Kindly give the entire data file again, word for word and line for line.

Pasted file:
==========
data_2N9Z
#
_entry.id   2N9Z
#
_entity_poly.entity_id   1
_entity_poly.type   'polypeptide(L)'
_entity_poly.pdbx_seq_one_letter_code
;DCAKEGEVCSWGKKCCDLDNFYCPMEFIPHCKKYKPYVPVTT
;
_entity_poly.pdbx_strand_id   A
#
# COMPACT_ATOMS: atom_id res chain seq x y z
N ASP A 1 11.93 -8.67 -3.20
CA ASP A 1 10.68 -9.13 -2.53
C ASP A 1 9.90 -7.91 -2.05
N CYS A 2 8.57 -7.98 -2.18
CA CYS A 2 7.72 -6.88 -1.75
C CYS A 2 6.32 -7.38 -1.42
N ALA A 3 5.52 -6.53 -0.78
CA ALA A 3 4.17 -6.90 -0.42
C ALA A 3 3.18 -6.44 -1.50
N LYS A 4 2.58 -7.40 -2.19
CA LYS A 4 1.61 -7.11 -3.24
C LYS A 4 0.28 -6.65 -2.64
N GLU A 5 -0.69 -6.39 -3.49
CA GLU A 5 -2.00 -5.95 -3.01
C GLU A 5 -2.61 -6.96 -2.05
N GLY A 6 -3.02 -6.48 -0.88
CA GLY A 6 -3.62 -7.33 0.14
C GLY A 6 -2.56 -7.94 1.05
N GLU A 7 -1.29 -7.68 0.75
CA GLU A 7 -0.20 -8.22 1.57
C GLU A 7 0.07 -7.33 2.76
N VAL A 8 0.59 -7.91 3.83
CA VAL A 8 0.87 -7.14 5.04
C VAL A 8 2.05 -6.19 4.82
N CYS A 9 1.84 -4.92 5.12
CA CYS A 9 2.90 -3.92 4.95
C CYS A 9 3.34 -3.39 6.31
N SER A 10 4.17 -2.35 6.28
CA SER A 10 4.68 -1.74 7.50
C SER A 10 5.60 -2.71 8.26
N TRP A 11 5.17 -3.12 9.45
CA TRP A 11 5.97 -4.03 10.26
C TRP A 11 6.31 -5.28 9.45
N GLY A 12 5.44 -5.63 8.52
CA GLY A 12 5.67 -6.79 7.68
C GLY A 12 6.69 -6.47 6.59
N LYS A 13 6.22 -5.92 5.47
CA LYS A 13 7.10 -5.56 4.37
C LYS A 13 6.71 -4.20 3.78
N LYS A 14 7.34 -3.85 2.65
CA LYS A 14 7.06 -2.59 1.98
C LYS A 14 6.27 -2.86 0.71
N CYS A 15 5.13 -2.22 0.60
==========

data_2N9Z
#
_entry.id   2N9Z
#
_entity_poly.entity_id   1
_entity_poly.type   'polypeptide(L)'
_entity_poly.pdbx_seq_one_letter_code
;DCAKEGEVCSWGKKCCDLDNFYCPMEFIPHCKKYKPYVPVTT
;
_entity_poly.pdbx_strand_id   A
#
# COMPACT_ATOMS: atom_id res chain seq x y z
N ASP A 1 11.93 -8.67 -3.20
CA ASP A 1 10.68 -9.13 -2.53
C ASP A 1 9.90 -7.91 -2.05
N CYS A 2 8.57 -7.98 -2.18
CA CYS A 2 7.72 -6.88 -1.75
C CYS A 2 6.32 -7.38 -1.42
N ALA A 3 5.52 -6.53 -0.78
CA ALA A 3 4.17 -6.90 -0.42
C ALA A 3 3.18 -6.44 -1.50
N LYS A 4 2.58 -7.40 -2.19
CA LYS A 4 1.61 -7.11 -3.24
C LYS A 4 0.28 -6.65 -2.64
N GLU A 5 -0.69 -6.39 -3.49
CA GLU A 5 -2.00 -5.95 -3.01
C GLU A 5 -2.61 -6.96 -2.05
N GLY A 6 -3.02 -6.48 -0.88
CA GLY A 6 -3.62 -7.33 0.14
C GLY A 6 -2.56 -7.94 1.05
N GLU A 7 -1.29 -7.68 0.75
CA GLU A 7 -0.20 -8.22 1.57
C GLU A 7 0.07 -7.33 2.76
N VAL A 8 0.59 -7.91 3.83
CA VAL A 8 0.87 -7.14 5.04
C VAL A 8 2.05 -6.19 4.82
N CYS A 9 1.84 -4.92 5.12
CA CYS A 9 2.90 -3.92 4.95
C CYS A 9 3.34 -3.39 6.31
N SER A 10 4.17 -2.35 6.28
CA SER A 10 4.68 -1.74 7.50
C SER A 10 5.60 -2.71 8.26
N TRP A 11 5.17 -3.12 9.45
CA TRP A 11 5.97 -4.03 10.26
C TRP A 11 6.31 -5.28 9.45
N GLY A 12 5.44 -5.63 8.52
CA GLY A 12 5.67 -6.79 7.68
C GLY A 12 6.69 -6.47 6.59
N LYS A 13 6.22 -5.92 5.47
CA LYS A 13 7.10 -5.56 4.37
C LYS A 13 6.71 -4.20 3.78
N LYS A 14 7.34 -3.85 2.65
CA LYS A 14 7.06 -2.59 1.98
C LYS A 14 6.27 -2.86 0.71
N CYS A 15 5.13 -2.22 0.60